In addition, Thames Water’s liabilities appear to be greater than its assets so its net value should be negligible. This means that it could be taken into public ownership at low cost to the taxpayer and run as a genuine public service and not as a way to extract ever more money from a captive customer base.

Time and time again, private companies have been bailed out by the taxpayer, only to go on to reap more profits. This should not be allowed to continue.

I support the renationalisation of rail, mail, water and energy, to be run as public services, not for profit. There is no justification for natural monopolies to be privately owned. We have been very badly served by these companies that we used to own and are now mostly owned by foreign investors. In particular, the ticket prices and subsidies on the rail network largely goes to European national rail companies.

6. Climate Change:

How will you support home insulation to reduce bills and improve energy efficiency and so reduce carbon emissions?

Britain has some of the worst insulated homes in Europe, meaning that people are having to pay well over the odds to stay warm in winter. I support a programme of home insulation which will make our homes more comfortable and save money, and will also provide employment for many people in the process.

7. Sustainable Transport:

How would you improve the environment for walking, wheeling, and cycling?

Walking and cycling are great for the environment and our own health. However, the housing problem in Harrow impacts on the ability of people to cycle. If you live in a small flat you are unlikely to have anywhere to safely store a bike. Other councils have addressed this by having secure spaces in roads to store cycles. We also need safer cycle routes and more help for those wanting to return to cycling but nervous to do so. Walking in Harrow has been something so many have enjoyed but for many in Harrow this is being eroded as more and more concrete blocks are shooting up which destroy our quiet enjoyment of the area.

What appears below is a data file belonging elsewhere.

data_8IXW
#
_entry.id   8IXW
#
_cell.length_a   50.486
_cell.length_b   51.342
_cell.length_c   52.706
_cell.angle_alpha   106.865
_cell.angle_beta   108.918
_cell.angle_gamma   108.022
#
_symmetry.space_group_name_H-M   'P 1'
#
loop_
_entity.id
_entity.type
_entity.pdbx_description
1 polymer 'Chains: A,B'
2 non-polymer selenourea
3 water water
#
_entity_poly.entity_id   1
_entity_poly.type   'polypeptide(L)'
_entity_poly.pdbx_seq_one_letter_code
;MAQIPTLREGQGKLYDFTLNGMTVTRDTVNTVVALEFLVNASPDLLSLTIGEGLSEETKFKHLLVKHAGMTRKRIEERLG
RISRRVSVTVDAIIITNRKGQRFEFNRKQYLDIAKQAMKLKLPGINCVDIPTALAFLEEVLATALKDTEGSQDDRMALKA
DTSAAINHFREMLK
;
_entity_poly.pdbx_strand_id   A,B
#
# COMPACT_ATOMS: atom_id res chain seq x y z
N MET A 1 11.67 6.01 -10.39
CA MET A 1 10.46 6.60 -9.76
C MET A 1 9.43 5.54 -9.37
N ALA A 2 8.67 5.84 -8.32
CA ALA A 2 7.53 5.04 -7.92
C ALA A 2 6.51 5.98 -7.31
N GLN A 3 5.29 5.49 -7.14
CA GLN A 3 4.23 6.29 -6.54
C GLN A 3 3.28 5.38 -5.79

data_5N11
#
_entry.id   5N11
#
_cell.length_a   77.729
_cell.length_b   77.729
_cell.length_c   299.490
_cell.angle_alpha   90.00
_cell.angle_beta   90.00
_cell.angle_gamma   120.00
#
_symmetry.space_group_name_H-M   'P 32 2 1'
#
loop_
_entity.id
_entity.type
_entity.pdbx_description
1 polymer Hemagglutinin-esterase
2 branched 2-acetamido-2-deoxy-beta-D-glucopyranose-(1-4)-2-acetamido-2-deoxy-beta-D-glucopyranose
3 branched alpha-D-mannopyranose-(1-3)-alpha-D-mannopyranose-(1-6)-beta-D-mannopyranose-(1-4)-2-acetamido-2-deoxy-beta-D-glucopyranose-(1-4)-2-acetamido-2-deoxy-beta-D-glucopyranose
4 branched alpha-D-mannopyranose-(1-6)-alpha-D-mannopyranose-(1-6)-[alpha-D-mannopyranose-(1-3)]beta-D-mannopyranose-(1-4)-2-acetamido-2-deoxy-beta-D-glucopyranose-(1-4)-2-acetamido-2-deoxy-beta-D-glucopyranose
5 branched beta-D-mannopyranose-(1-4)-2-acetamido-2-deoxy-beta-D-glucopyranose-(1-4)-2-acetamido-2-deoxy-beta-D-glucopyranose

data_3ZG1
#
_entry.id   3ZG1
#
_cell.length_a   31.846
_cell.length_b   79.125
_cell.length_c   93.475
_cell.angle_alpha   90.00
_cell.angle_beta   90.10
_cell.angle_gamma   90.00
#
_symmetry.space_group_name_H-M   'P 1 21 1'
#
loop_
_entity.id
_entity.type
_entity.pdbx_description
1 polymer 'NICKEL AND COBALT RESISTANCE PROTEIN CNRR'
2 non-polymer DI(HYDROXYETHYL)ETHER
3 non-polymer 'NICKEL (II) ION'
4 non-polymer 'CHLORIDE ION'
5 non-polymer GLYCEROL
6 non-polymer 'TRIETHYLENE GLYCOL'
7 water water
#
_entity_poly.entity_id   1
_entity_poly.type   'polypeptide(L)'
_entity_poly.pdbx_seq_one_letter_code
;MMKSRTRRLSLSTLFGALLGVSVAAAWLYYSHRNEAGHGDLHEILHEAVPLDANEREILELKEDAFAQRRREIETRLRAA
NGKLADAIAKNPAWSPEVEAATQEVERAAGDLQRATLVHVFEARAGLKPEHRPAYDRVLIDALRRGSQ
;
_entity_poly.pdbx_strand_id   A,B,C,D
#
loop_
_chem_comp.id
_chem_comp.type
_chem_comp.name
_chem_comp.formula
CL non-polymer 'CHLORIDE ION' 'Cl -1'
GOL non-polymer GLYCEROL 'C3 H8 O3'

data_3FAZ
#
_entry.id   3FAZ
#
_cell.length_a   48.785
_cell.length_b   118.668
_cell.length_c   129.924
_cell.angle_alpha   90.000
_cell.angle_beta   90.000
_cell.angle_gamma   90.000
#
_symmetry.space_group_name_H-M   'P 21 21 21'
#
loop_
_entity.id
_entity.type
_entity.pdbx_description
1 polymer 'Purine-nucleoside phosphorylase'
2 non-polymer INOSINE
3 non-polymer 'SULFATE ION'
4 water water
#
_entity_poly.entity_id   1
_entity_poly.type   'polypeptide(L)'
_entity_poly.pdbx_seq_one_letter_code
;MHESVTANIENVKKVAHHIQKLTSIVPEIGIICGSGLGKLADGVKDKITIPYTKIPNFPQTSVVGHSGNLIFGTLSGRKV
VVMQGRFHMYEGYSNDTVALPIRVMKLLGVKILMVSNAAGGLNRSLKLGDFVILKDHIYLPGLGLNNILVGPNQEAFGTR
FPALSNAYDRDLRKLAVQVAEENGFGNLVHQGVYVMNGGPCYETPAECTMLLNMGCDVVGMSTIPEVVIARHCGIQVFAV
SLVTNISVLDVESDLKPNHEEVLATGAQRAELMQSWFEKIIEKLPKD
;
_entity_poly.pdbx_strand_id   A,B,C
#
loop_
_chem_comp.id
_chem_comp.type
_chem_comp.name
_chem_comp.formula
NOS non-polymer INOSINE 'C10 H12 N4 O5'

8. Equalities:

Do you recognise non-binary identities and what is your stance on conversion therapy?

I have a track record of standing up for equalities. I want everyone to be treated with decency and dignity regardless of how they identify, including non-binary identities. Conversion Therapy is abuse, and must be made unlawful immediately.

9. International Politics:

Do you support the position of countries like Norway, Ireland, Spain (and many others) in recognising a Palestinian state?

I have joined hundreds of local people in the peaceful marches in central London and in Harrow calling for a ceasefire. I support the immediate recognition of the state of Palestine. I fully support the work of the International Court of Justice (ICJ) and International Criminal Court (ICC), and would advocate for much stronger international action to hold Israel to account for its deliberate disregard for any sort of just and lasting settlement, including sanctions and boycotts to address its apartheid, as we did with South Africa.

What should be the UK’s relationship with the European Union?

We need to have a close and friendly cultural and economic relationship with the EU. Rejoining is not a panacea, and the EU continues to have many flaws. It was created to bond the countries of Continental Europe so that another war in Europe would not be possible, and on that it has been successful, but it is also a club with rules that implicitly require a free market system and makes it very hard to redress some of the grotesque inequalities the UK faces.